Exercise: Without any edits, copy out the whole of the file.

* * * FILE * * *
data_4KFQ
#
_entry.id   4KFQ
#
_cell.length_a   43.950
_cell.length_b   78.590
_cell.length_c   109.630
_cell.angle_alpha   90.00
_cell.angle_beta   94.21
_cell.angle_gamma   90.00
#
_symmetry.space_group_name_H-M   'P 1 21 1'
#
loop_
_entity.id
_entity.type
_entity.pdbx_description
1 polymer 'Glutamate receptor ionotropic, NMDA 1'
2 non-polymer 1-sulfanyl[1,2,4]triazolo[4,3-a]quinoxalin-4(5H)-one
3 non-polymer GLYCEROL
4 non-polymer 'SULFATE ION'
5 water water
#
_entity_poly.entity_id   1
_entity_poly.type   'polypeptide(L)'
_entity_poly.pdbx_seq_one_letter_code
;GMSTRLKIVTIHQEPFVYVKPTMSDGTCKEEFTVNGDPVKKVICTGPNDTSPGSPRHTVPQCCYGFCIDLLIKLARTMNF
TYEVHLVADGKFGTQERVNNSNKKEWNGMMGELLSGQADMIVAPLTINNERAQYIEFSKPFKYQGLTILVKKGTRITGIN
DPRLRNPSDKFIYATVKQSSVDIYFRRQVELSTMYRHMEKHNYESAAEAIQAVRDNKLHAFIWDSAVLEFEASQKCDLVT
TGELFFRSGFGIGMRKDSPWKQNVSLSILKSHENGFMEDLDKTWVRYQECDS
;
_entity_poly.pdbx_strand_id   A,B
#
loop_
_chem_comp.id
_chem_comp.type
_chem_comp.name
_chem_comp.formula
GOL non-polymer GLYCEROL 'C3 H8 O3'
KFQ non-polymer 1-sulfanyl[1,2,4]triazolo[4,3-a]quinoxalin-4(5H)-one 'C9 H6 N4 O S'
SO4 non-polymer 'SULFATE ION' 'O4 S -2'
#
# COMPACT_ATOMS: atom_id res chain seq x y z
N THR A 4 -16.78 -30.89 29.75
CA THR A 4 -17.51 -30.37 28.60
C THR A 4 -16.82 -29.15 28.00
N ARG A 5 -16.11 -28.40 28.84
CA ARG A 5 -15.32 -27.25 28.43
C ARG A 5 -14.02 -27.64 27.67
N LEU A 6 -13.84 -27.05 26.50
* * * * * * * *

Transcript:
data_4KFQ
#
_entry.id   4KFQ
#
_cell.length_a   43.950
_cell.length_b   78.590
_cell.length_c   109.630
_cell.angle_alpha   90.00
_cell.angle_beta   94.21
_cell.angle_gamma   90.00
#
_symmetry.space_group_name_H-M   'P 1 21 1'
#
loop_
_entity.id
_entity.type
_entity.pdbx_description
1 polymer 'Glutamate receptor ionotropic, NMDA 1'
2 non-polymer 1-sulfanyl[1,2,4]triazolo[4,3-a]quinoxalin-4(5H)-one
3 non-polymer GLYCEROL
4 non-polymer 'SULFATE ION'
5 water water
#
_entity_poly.entity_id   1
_entity_poly.type   'polypeptide(L)'
_entity_poly.pdbx_seq_one_letter_code
;GMSTRLKIVTIHQEPFVYVKPTMSDGTCKEEFTVNGDPVKKVICTGPNDTSPGSPRHTVPQCCYGFCIDLLIKLARTMNF
TYEVHLVADGKFGTQERVNNSNKKEWNGMMGELLSGQADMIVAPLTINNERAQYIEFSKPFKYQGLTILVKKGTRITGIN
DPRLRNPSDKFIYATVKQSSVDIYFRRQVELSTMYRHMEKHNYESAAEAIQAVRDNKLHAFIWDSAVLEFEASQKCDLVT
TGELFFRSGFGIGMRKDSPWKQNVSLSILKSHENGFMEDLDKTWVRYQECDS
;
_entity_poly.pdbx_strand_id   A,B
#
loop_
_chem_comp.id
_chem_comp.type
_chem_comp.name
_chem_comp.formula
GOL non-polymer GLYCEROL 'C3 H8 O3'
KFQ non-polymer 1-sulfanyl[1,2,4]triazolo[4,3-a]quinoxalin-4(5H)-one 'C9 H6 N4 O S'
SO4 non-polymer 'SULFATE ION' 'O4 S -2'
#
# COMPACT_ATOMS: atom_id res chain seq x y z
N THR A 4 -16.78 -30.89 29.75
CA THR A 4 -17.51 -30.37 28.60
C THR A 4 -16.82 -29.15 28.00
N ARG A 5 -16.11 -28.40 28.84
CA ARG A 5 -15.32 -27.25 28.43
C ARG A 5 -14.02 -27.64 27.67
N LEU A 6 -13.84 -27.05 26.50